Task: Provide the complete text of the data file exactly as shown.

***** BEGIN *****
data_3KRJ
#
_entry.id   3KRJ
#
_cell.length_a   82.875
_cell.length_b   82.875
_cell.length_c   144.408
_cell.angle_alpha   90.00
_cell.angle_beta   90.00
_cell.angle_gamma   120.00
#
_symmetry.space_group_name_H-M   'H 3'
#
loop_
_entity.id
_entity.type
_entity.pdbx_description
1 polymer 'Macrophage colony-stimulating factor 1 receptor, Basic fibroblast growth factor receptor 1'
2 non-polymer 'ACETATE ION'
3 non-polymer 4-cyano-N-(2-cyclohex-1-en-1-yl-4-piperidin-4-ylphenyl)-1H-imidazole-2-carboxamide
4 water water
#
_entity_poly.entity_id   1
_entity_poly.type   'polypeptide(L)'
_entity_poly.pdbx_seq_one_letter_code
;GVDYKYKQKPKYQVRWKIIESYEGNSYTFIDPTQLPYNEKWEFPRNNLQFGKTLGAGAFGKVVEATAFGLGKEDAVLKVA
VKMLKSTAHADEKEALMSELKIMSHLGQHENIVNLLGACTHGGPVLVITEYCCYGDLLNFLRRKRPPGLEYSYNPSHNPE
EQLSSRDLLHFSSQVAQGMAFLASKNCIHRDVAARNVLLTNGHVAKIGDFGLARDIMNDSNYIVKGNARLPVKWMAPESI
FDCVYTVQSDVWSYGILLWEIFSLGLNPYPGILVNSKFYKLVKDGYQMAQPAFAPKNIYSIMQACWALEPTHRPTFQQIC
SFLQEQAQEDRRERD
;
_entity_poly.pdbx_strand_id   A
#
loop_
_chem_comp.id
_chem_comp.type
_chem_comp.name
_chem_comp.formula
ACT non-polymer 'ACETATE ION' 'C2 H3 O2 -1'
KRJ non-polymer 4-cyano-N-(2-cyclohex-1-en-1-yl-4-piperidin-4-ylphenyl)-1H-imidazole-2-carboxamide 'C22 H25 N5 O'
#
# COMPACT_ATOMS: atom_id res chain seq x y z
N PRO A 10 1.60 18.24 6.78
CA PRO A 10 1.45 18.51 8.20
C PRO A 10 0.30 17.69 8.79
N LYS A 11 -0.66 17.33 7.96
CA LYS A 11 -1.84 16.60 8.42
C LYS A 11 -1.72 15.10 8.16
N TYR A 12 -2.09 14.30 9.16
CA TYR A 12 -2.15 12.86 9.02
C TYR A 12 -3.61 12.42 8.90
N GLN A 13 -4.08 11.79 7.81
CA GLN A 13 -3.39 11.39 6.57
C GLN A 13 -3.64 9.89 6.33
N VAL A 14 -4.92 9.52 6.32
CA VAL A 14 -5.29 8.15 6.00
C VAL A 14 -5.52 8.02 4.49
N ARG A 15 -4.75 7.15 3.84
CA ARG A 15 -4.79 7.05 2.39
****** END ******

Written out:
data_3KRJ
#
_entry.id   3KRJ
#
_cell.length_a   82.875
_cell.length_b   82.875
_cell.length_c   144.408
_cell.angle_alpha   90.00
_cell.angle_beta   90.00
_cell.angle_gamma   120.00
#
_symmetry.space_group_name_H-M   'H 3'
#
loop_
_entity.id
_entity.type
_entity.pdbx_description
1 polymer 'Macrophage colony-stimulating factor 1 receptor, Basic fibroblast growth factor receptor 1'
2 non-polymer 'ACETATE ION'
3 non-polymer 4-cyano-N-(2-cyclohex-1-en-1-yl-4-piperidin-4-ylphenyl)-1H-imidazole-2-carboxamide
4 water water
#
_entity_poly.entity_id   1
_entity_poly.type   'polypeptide(L)'
_entity_poly.pdbx_seq_one_letter_code
;GVDYKYKQKPKYQVRWKIIESYEGNSYTFIDPTQLPYNEKWEFPRNNLQFGKTLGAGAFGKVVEATAFGLGKEDAVLKVA
VKMLKSTAHADEKEALMSELKIMSHLGQHENIVNLLGACTHGGPVLVITEYCCYGDLLNFLRRKRPPGLEYSYNPSHNPE
EQLSSRDLLHFSSQVAQGMAFLASKNCIHRDVAARNVLLTNGHVAKIGDFGLARDIMNDSNYIVKGNARLPVKWMAPESI
FDCVYTVQSDVWSYGILLWEIFSLGLNPYPGILVNSKFYKLVKDGYQMAQPAFAPKNIYSIMQACWALEPTHRPTFQQIC
SFLQEQAQEDRRERD
;
_entity_poly.pdbx_strand_id   A
#
loop_
_chem_comp.id
_chem_comp.type
_chem_comp.name
_chem_comp.formula
ACT non-polymer 'ACETATE ION' 'C2 H3 O2 -1'
KRJ non-polymer 4-cyano-N-(2-cyclohex-1-en-1-yl-4-piperidin-4-ylphenyl)-1H-imidazole-2-carboxamide 'C22 H25 N5 O'
#
# COMPACT_ATOMS: atom_id res chain seq x y z
N PRO A 10 1.60 18.24 6.78
CA PRO A 10 1.45 18.51 8.20
C PRO A 10 0.30 17.69 8.79
N LYS A 11 -0.66 17.33 7.96
CA LYS A 11 -1.84 16.60 8.42
C LYS A 11 -1.72 15.10 8.16
N TYR A 12 -2.09 14.30 9.16
CA TYR A 12 -2.15 12.86 9.02
C TYR A 12 -3.61 12.42 8.90
N GLN A 13 -4.08 11.79 7.81
CA GLN A 13 -3.39 11.39 6.57
C GLN A 13 -3.64 9.89 6.33
N VAL A 14 -4.92 9.52 6.32
CA VAL A 14 -5.29 8.15 6.00
C VAL A 14 -5.52 8.02 4.49
N ARG A 15 -4.75 7.15 3.84
CA ARG A 15 -4.79 7.05 2.39